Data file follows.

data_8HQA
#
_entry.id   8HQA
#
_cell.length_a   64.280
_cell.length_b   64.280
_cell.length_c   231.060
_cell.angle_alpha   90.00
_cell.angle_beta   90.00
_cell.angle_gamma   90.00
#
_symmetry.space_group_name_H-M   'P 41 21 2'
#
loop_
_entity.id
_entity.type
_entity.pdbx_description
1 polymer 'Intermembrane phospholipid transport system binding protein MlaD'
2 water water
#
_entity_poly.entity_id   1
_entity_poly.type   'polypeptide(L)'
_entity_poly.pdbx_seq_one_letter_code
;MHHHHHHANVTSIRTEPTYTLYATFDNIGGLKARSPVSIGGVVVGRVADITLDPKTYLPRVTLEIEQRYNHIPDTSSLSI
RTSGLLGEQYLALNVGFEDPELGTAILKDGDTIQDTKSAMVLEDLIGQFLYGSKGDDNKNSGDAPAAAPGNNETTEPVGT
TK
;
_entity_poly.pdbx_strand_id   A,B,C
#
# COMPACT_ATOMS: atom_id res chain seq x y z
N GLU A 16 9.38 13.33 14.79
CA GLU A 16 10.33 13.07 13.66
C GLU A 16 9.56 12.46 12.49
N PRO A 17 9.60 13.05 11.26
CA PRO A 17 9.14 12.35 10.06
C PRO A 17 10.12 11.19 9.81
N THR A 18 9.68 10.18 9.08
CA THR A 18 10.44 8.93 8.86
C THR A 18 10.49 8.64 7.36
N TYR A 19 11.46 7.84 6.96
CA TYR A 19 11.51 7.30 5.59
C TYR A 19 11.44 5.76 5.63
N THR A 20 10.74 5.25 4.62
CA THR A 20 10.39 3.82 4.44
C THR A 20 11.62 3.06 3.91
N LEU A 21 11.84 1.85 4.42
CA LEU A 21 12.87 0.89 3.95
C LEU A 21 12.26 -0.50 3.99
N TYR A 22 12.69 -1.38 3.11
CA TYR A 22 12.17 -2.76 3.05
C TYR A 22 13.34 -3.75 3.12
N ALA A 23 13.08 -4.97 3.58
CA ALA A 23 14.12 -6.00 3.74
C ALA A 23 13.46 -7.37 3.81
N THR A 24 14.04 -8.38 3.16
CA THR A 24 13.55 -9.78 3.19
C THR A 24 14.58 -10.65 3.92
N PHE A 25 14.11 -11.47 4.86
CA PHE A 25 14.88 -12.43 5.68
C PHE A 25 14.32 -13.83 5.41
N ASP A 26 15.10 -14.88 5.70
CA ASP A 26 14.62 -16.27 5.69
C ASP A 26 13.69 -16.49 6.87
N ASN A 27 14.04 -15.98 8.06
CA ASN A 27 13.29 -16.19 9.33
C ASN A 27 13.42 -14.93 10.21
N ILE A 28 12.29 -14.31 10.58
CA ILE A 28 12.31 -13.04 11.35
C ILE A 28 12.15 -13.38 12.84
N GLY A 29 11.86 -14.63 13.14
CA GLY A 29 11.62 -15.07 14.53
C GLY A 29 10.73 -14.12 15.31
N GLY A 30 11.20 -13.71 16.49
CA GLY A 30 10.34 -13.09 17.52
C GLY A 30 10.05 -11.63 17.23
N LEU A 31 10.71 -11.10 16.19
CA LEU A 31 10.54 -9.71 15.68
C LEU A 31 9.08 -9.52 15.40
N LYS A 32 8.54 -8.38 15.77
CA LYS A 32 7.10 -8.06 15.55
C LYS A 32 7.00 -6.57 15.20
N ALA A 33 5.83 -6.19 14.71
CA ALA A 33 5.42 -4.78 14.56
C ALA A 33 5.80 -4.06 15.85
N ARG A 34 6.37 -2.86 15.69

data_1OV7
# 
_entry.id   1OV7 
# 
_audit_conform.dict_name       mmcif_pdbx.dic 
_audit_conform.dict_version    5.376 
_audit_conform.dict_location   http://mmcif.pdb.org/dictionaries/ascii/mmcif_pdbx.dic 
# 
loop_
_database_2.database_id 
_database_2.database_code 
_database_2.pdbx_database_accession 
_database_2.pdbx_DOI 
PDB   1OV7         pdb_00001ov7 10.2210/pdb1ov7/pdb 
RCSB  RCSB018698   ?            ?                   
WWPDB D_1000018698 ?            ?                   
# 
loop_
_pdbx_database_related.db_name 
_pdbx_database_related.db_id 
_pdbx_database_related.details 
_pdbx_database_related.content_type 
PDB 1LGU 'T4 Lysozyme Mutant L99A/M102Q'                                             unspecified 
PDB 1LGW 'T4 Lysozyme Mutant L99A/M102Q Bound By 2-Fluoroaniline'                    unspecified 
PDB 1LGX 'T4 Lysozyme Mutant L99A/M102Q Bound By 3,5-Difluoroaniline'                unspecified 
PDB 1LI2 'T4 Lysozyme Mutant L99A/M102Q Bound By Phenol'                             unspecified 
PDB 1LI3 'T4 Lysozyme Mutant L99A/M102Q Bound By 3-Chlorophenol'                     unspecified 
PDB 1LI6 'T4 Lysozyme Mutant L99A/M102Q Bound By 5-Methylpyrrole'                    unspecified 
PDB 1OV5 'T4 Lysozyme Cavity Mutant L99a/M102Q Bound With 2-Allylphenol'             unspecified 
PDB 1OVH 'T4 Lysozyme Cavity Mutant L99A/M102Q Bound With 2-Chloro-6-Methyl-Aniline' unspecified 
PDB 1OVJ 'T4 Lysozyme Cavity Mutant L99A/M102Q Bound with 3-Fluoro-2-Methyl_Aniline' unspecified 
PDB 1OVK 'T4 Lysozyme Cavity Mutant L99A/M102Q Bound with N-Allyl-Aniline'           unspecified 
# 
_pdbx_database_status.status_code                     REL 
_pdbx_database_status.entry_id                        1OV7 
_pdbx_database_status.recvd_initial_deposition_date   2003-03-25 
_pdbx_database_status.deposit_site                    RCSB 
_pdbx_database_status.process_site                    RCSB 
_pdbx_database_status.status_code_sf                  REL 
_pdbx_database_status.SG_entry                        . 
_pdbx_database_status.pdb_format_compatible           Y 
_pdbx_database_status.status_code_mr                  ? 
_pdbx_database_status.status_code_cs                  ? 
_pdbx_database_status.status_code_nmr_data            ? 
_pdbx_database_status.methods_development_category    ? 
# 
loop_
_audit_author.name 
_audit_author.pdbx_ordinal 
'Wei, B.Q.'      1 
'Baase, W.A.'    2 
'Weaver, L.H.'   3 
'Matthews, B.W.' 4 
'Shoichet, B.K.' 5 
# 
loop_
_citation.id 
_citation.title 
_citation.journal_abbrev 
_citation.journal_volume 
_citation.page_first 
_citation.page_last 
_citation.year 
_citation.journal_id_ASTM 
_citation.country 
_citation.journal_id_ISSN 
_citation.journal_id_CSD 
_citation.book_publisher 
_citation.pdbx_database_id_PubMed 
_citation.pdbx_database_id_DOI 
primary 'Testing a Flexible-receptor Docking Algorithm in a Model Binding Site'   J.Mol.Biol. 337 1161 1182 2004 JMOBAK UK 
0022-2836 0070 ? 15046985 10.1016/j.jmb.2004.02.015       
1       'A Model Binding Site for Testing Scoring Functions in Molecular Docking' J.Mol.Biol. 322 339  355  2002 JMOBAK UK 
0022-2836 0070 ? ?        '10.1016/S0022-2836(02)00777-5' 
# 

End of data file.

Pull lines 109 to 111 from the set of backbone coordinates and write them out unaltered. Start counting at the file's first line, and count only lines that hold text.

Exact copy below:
PDB 1LGW 'T4 Lysozyme Mutant L99A/M102Q Bound By 2-Fluoroaniline'                    unspecified 
PDB 1LGX 'T4 Lysozyme Mutant L99A/M102Q Bound By 3,5-Difluoroaniline'                unspecified 
PDB 1LI2 'T4 Lysozyme Mutant L99A/M102Q Bound By Phenol'                             unspecified 